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In problem-based learning (PBL), students are presented with a driving question that is open-ended, without an obvious linear path to a solution. In PBL children solve authentic real-world problems while engaging in disciplinary-appropriate practices. Rather than memorizing information, students learn while engaged in an authentic process of exploring data, arguments, and explanations, and formulating their own hypotheses and tentative solutions. Students explore the driving question by participating in scaffolded practices that help them to define a problem statement and a path toward a solution. Students create a set of tangible products that address the driving question, supporting collaboration and metacognition. Research shows that PBL promotes student engagement, improves academic learning, and enhances social emotional learning. In particular, PBL promotes science learning for all students, including students who historically have not had access to STEM careers.
When learning environments are based on learning sciences principles (e.g. project, problem, and design approaches), they are more likely to be motivating for students. The principles – such as authenticity, inquiry, collaboration, and technology – engage learners so that they will think deeply about the content and construct an understanding that entails integration and application of the key ideas of the discipline. For a learning sciences approach to work, students must invest considerable mental effort and must persist in the search for solutions to problems. In many ways, newly designed environments based on learning sciences principles require students to be more motivated than do traditional environments (Blumenfeld et al., 1991). Although there is evidence that students respond positively to these learning environments (Hickey, Moore, & Pellegrino, 2001; Mistler-Jackson & Songer, 2000), it remains unclear whether students are willing to invest the time and energy necessary for gaining the desired level of understanding. Many classroom activities in which students enthusiastically participate do not necessarily get students cognitively engaged.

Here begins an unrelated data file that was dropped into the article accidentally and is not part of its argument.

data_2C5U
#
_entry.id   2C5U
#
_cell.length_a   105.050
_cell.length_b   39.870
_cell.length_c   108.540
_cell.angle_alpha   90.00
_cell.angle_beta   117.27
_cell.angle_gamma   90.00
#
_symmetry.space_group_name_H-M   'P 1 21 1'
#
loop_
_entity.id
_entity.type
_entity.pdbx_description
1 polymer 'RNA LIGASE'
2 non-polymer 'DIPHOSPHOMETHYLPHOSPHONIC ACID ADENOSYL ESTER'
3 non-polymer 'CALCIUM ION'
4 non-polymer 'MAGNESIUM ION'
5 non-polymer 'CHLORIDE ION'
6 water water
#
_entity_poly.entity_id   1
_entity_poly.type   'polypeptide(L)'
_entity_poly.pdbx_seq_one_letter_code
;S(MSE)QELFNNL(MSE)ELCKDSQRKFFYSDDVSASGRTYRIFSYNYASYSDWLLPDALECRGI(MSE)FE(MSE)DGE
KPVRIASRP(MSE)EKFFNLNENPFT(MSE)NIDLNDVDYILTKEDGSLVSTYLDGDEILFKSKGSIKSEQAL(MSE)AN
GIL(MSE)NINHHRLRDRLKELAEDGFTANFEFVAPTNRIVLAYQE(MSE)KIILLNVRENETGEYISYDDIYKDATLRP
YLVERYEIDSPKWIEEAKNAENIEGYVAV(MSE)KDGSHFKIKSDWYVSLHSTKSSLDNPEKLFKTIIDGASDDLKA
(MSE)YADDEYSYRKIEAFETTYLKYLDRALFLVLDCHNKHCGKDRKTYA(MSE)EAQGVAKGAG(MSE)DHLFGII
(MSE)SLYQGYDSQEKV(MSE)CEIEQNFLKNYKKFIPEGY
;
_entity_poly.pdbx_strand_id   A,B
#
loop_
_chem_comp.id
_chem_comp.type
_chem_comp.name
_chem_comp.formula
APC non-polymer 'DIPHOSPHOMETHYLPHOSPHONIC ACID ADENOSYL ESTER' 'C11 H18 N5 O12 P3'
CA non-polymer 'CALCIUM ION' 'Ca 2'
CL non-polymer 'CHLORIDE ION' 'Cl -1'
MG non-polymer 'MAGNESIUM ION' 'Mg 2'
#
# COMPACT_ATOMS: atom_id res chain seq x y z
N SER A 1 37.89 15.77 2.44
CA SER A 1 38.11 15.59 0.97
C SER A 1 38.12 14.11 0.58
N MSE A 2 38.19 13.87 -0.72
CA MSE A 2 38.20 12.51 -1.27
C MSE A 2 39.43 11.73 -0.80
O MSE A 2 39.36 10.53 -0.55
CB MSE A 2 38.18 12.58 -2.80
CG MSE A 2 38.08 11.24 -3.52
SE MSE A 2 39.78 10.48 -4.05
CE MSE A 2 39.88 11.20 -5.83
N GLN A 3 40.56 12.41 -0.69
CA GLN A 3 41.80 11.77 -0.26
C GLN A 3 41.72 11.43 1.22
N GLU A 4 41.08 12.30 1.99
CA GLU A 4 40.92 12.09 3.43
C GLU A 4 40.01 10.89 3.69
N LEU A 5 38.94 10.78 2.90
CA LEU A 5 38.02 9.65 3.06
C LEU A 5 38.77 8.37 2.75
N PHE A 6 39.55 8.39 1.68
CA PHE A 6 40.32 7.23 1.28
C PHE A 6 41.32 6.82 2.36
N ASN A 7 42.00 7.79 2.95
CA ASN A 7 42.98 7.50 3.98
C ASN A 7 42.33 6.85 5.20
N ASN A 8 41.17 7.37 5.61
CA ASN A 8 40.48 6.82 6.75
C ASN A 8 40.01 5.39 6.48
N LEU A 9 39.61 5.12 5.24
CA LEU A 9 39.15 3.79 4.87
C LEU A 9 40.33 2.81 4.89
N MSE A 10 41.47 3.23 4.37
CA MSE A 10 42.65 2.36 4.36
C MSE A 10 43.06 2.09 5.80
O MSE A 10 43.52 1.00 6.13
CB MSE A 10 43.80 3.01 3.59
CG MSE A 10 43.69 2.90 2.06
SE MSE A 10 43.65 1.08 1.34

The concept of cognitive engagement couples ideas from motivation research with ideas regarding learning strategy use. It includes students' willingness to invest and exert effort in learning, while employing the necessary cognitive, metacognitive, and volitional strategies that promote understanding (Fredricks, Blumenfeld, & Paris, 2004). The use of strategies can be superficial or deep. Superficial cognitive engagement involves the use of memory and elaboration strategies.
Any teacher or parent can tell you that many students are bored in school. But many of them tend to assume that boredom is not a problem with the best students, and that if students tried harder or learned better they wouldn't be bored. In the 1980s and 1990s, education researchers increasingly realized that when students are bored and unengaged, they are less likely to learn (Blumenfeld et al., 1991). Studies of student experience found that almost all students are bored in school, even the ones who score well on standardized tests (Csikszentmihalyi, Rathunde, & Whalen, 1993). By about 1990, it became obvious to education researchers that the problem wasn't the fault of the students; there was something wrong with the structure of schooling. If we could find a way to engage students in their learning, to restructure the classroom so that students would be motivated to learn, that would be a dramatic change.
Also by about 1990, new assessments of college students had shown that the knowledge they acquired in high school remained at a superficial level. Even the best-scoring students, those at the top colleges, often had not acquired a deeper conceptual understanding of material – whether in science, literature, or math (Gardner, 1991). Educators still face these critical problems today.
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